The Winnipeg Blue Bombers have signed a deal that will see Peter Parker and Bruce Banner in blue and gold this year.
Unfortunately, it won't mean the Hulk will be in the Bomber backfield or Spider-Man will be slipping tackles as a kick returner. The CFL has signed a league-wide agreement with Montreal-based Bulletin Canbrada that enables the nine teams to use the images of five of Marvel Comics' characters on men's T-shirts: Spider-Man, the Hulk, Iron Man, Thor and Captain America.
Bulletin, a licensed apparel manufacturer that already had a relationship with the CFL, approached Marvel about doing business north of the border for the first time. (Marvel already had co-branded apparel programs with the NBA, college football and the NFL's Dallas Cowboys.)
The comic giant was agreeable, so a number of designs were commissioned featuring the four members of the Avengers and the web-slinger.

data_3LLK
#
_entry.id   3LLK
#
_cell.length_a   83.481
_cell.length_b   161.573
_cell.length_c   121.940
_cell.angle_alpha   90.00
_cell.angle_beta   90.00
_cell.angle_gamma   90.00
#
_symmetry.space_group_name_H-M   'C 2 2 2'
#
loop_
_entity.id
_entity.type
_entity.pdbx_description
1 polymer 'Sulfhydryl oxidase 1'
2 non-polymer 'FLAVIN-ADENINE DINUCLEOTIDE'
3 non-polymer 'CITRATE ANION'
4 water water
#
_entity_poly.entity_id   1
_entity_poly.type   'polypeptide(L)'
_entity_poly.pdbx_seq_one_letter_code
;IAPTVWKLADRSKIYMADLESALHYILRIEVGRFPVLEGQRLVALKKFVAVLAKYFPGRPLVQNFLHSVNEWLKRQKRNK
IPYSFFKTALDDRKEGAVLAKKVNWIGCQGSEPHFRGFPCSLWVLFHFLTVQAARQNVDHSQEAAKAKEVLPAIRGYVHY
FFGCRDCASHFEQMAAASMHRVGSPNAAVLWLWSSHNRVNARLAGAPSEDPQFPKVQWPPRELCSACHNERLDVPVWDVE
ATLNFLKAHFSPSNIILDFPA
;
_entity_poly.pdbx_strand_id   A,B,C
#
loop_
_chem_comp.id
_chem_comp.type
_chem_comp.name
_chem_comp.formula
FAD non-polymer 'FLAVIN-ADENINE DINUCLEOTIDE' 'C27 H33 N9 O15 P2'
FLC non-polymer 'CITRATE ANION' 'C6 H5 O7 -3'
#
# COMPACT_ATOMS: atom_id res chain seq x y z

The strategy is to broaden the CFL's marketing base, said Darin Miller, Bulletin's director of sales and merchandise.
"The CFL has a mature customer. You're always looking for ways to bring the 15- to 25-year-old consumer to the market and that's Marvel's core demographic," he said.
"It's great to be able to get that person who may not be a CFL fan interested in buying a CFL product. If you're a traditional Blue Bombers fan, you already have a vast array of product, but this is something you don't own."
The Marvel merchandise is available in the Bomber Store at Investors Group Field and online.
Bombers CEO Wade Miller is a big fan of the deal and said he expects the T-shirts to be popular with "youth and adults who are still living their youth."
"It's a great partnership for the CFL and Marvel that ties the two brands together," he said.
(The former fullback admits his favourite superhero growing up was the Hulk, thanks to the television series starring Lou Ferrigno.) Sara Moore, the CFL's vice-president of marketing, is using the same playbook as Miller. She said partnering with Marvel Comics on this line of merchandise is a "powerful" way to co-market the two brands.
"Not only does it create double the appeal to customers who are fans of both brands, it also reaches a new and younger audience who may call themselves comic fanatics, but not necessarily football fans," she said.